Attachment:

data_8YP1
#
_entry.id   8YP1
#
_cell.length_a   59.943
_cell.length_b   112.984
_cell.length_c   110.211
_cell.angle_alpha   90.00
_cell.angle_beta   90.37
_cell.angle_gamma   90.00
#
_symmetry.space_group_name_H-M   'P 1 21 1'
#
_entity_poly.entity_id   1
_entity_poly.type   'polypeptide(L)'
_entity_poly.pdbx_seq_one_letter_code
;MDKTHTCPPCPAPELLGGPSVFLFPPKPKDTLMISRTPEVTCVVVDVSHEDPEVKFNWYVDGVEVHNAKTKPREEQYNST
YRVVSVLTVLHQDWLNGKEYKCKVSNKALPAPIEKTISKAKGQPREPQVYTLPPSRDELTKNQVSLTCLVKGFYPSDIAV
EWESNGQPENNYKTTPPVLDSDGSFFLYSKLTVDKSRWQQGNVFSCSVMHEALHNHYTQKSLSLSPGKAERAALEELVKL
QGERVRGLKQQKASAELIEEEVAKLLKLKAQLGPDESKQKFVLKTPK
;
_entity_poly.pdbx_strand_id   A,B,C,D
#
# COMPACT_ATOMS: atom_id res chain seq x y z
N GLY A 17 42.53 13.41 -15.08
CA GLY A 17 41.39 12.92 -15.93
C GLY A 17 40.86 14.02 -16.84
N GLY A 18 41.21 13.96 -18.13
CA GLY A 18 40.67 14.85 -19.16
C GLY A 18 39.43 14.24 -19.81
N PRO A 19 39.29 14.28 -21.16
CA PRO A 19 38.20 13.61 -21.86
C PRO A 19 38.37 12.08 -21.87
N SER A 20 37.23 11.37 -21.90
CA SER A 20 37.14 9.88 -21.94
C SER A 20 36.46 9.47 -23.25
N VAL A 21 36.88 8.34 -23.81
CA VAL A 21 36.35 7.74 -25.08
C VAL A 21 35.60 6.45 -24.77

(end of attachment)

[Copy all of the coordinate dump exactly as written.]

data_8YP1
#
_entry.id   8YP1
#
_cell.length_a   59.943
_cell.length_b   112.984
_cell.length_c   110.211
_cell.angle_alpha   90.00
_cell.angle_beta   90.37
_cell.angle_gamma   90.00
#
_symmetry.space_group_name_H-M   'P 1 21 1'
#
_entity_poly.entity_id   1
_entity_poly.type   'polypeptide(L)'
_entity_poly.pdbx_seq_one_letter_code
;MDKTHTCPPCPAPELLGGPSVFLFPPKPKDTLMISRTPEVTCVVVDVSHEDPEVKFNWYVDGVEVHNAKTKPREEQYNST
YRVVSVLTVLHQDWLNGKEYKCKVSNKALPAPIEKTISKAKGQPREPQVYTLPPSRDELTKNQVSLTCLVKGFYPSDIAV
EWESNGQPENNYKTTPPVLDSDGSFFLYSKLTVDKSRWQQGNVFSCSVMHEALHNHYTQKSLSLSPGKAERAALEELVKL
QGERVRGLKQQKASAELIEEEVAKLLKLKAQLGPDESKQKFVLKTPK
;
_entity_poly.pdbx_strand_id   A,B,C,D
#
# COMPACT_ATOMS: atom_id res chain seq x y z
N GLY A 17 42.53 13.41 -15.08
CA GLY A 17 41.39 12.92 -15.93
C GLY A 17 40.86 14.02 -16.84
N GLY A 18 41.21 13.96 -18.13
CA GLY A 18 40.67 14.85 -19.16
C GLY A 18 39.43 14.24 -19.81
N PRO A 19 39.29 14.28 -21.16
CA PRO A 19 38.20 13.61 -21.86
C PRO A 19 38.37 12.08 -21.87
N SER A 20 37.23 11.37 -21.90
CA SER A 20 37.14 9.88 -21.94
C SER A 20 36.46 9.47 -23.25
N VAL A 21 36.88 8.34 -23.81
CA VAL A 21 36.35 7.74 -25.08
C VAL A 21 35.60 6.45 -24.77